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Love's Labours Lost

November 1st, 2008 (08:19 pm)

Getting to Stratford at 10.15 and waiting over two hours until the availability of returns reached our place in the queue was worth it. I was slightly conscious that I was one of only two men in a queue which for most of the morning numbered about twenty... I'd forgotten to stock up with cash, and was lucky that I was inheriting a child's ticket, and was travelling with the better-prepared widsidh.

What of Love's Labours Lost, as directed by Gregory Doran, and including in its company David Tennant as Berowne, Nina Sosanya as Rosaline, and Zoe Thorne as the Page, with various other Who actors in the company too? The overall impact of the production was strong, though there were a few flat performances which let down the whole, and the situations involving the humorous characters took a while to build up, or perhaps to prepare the audience.

I was reminded of Martin Clunes's television programmes about dog behaviour as shown a few months ago by this treatment of the play. The two parties of men and women are both packs, with the king of Navarre and the princess of France acting as 'enforcers' for the packs, and the alphas, Berowne and Rosaline, hanging back. It is Berowne whose decisions count in the party of Navarre, and Berowne who soliloquises, has a seat waiting for him in the audience, and on this occasion hails a teenage girl making notes, perhaps for A-Levels, her school magazine or (live in the twenty-first century, parrot_knight) an LJ post, as the model of woman, seizes her notebook, gets her to hand over the pen, and then marks her notes on stage before adding something to them and tossing pen and paper back.

This is a Shakespeare low- and high-minded at once. Armado, the Spanish nobleman, has problems with words beginning 'nob' and 'ass' among others. Jacquenetta's first appearance leaves the audience with little doubt that she is ripe for impregnation and has little other function as a character. Costard is tasked with simple duties which are nonetheless beyond his capacity. Meanwhile the competent and talented among the nobility renounce their responsibilities. For many in Shakespeare's audience a king who renounced the society of women was as good as a king who abdicated; and the European political events alluded to in the play could be readily interpreted as the consequences of dynastic failure. Only death shocks the women back into the reality of aristocratic duty, and they morally upbraid the men. We are left not knowing whether love's labour will ever be won; the ending, with Berowne and Rosaline facing each other at the front of the stage as a puppet owl swoops about them, is enigmatic; the successful union seems to be the class-defying, unitellectualised one between Armado and the pregnant Jacquenetta.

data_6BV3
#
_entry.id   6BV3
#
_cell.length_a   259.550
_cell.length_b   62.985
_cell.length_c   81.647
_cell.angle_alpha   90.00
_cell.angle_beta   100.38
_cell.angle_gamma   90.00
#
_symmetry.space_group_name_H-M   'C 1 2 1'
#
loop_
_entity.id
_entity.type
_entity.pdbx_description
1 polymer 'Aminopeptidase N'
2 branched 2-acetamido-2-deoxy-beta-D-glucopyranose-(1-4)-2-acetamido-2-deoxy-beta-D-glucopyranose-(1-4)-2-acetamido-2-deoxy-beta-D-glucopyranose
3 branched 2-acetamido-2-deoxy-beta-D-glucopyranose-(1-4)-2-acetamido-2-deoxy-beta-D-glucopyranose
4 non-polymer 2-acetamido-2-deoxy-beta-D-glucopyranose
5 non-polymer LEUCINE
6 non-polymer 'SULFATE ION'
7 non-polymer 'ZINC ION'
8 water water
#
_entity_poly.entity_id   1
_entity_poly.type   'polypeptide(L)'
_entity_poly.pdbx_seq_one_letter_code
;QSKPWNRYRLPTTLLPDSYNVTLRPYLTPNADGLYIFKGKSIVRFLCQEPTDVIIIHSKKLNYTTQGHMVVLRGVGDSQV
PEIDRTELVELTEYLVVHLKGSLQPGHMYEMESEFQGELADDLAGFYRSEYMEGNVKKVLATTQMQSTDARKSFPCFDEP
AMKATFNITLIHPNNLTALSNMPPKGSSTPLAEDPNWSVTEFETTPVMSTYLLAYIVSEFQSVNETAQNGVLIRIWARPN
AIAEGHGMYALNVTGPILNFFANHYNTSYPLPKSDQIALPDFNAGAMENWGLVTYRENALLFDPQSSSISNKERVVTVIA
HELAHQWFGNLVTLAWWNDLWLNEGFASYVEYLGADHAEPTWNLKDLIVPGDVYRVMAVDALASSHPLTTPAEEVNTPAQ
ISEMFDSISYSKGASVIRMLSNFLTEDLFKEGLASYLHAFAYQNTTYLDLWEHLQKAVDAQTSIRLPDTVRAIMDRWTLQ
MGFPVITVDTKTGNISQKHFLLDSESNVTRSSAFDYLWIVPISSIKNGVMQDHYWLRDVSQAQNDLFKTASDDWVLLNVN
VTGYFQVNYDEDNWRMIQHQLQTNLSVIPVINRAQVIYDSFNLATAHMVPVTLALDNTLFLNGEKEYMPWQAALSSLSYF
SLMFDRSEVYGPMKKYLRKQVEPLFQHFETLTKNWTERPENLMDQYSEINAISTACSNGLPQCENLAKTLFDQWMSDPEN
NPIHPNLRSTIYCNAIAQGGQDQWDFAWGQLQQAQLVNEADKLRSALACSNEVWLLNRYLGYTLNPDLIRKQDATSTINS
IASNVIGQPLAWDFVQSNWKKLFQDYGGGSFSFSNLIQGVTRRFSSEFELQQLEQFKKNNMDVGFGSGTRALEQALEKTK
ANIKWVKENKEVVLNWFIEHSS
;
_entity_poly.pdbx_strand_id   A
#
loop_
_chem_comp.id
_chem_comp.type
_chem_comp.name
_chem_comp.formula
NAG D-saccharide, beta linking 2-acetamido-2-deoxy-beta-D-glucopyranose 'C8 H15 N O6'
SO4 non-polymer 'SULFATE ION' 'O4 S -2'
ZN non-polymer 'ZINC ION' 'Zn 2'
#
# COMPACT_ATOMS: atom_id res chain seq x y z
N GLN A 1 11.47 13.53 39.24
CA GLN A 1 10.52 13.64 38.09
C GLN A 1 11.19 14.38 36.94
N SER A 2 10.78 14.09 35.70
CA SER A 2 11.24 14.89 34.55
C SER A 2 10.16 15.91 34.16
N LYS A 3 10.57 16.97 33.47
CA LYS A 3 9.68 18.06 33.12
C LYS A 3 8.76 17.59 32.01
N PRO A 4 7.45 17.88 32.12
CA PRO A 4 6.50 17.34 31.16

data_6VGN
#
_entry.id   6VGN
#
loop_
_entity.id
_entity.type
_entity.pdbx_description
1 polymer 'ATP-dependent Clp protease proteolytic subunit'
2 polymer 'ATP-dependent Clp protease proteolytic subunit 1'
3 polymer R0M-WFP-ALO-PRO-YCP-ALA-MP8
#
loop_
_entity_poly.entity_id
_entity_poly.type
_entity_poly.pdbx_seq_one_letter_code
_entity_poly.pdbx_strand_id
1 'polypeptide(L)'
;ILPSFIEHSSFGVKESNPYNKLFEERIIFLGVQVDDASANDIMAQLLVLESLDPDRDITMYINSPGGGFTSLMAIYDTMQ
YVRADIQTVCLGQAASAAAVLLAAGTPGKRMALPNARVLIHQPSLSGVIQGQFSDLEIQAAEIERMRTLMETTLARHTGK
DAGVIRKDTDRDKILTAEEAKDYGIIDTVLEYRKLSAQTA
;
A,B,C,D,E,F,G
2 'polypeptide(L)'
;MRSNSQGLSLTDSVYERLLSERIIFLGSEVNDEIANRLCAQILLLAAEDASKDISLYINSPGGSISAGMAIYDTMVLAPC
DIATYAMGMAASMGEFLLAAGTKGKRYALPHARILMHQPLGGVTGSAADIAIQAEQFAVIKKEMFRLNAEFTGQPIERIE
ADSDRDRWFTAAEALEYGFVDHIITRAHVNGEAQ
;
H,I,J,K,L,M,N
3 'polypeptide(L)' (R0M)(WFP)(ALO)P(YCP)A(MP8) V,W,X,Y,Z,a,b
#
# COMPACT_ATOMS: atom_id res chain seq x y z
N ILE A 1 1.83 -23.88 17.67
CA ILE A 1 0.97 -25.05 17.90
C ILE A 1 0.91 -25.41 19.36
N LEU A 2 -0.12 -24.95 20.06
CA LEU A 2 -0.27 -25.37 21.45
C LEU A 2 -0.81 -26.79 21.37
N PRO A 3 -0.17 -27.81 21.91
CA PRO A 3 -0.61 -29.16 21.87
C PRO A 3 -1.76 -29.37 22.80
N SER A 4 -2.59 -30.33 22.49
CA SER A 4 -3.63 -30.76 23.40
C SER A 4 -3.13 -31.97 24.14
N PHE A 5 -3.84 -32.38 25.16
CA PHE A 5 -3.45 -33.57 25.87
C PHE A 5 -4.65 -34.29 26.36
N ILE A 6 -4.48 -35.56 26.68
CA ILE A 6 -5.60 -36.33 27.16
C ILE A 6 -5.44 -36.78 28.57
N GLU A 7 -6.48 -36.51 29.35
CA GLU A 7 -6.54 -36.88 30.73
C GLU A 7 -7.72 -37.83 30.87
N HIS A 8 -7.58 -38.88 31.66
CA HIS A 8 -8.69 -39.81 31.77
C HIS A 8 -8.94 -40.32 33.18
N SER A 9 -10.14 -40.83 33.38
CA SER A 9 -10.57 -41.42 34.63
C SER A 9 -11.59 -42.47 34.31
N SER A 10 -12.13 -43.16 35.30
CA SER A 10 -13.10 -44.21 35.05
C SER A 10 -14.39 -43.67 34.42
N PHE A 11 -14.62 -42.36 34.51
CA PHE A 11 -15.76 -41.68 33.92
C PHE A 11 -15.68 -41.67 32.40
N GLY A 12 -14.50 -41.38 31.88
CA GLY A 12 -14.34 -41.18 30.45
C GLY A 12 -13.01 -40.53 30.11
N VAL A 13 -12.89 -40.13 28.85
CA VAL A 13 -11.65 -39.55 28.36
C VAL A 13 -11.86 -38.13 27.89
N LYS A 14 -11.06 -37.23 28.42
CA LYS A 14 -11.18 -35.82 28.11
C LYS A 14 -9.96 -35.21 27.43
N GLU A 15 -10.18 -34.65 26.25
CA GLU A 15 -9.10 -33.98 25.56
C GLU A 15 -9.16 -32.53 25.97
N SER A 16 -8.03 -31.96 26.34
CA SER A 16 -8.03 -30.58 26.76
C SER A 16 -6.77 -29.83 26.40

The Courtyard Theatre is an excellent venue in many ways, though the blocking of this play seemed very geometric in the most formal scenes, as one would expect, which meant that while I could admire a very fine skirt worn by one of the French ladies, I could not see the first interplay between David Tennant and Nina Sosanya. This kind of problem is perhaps inevitable when one is in the stalls watching a performance on a thrust stage. One quiet star of Stratford at the moment is the Royal Shakespeare Theatre itself, being reconstructed almost in full public view, as new forms take shape alongside the old.


Posted by: Virgers! How are we doing with those explosives? (tree_and_leaf)
Posted at: November 2nd, 2008 12:40 am (UTC)

Am rather jealous!

Incidentally, you were right about the Tube - it took me nearly four hours to get back to Oxford this evening. The lectures were thouroughly worth, it, though.

Posted by: parrot_knight (parrot_knight)
Posted at: November 2nd, 2008 01:36 am (UTC)

I'd been intending to try to see Hamlet in Stratford but never got round to it - picking a day in London and queueing there is going to be the only way, I think, now.

Glad to know the lectures were worth going to - a pity the traffic is so bad even on a Saturday, but the weather won't have helped...

(Deleted comment)
Posted by: parrot_knight (parrot_knight)
Posted at: November 3rd, 2008 02:11 pm (UTC)

He was not in a state to meet fans at the stage door after LLL - someone came out to apologise for him.

Posted by: widsidh (widsidh)
Posted at: November 3rd, 2008 07:18 pm (UTC)

Idle thought - is that notebook going to be part of Tennant-memoriabilia one day :-)

Posted by: parrot_knight (parrot_knight)
Posted at: November 3rd, 2008 09:03 pm (UTC)

I should think so, but I hope that it's treasured by its owner for a long time first. :)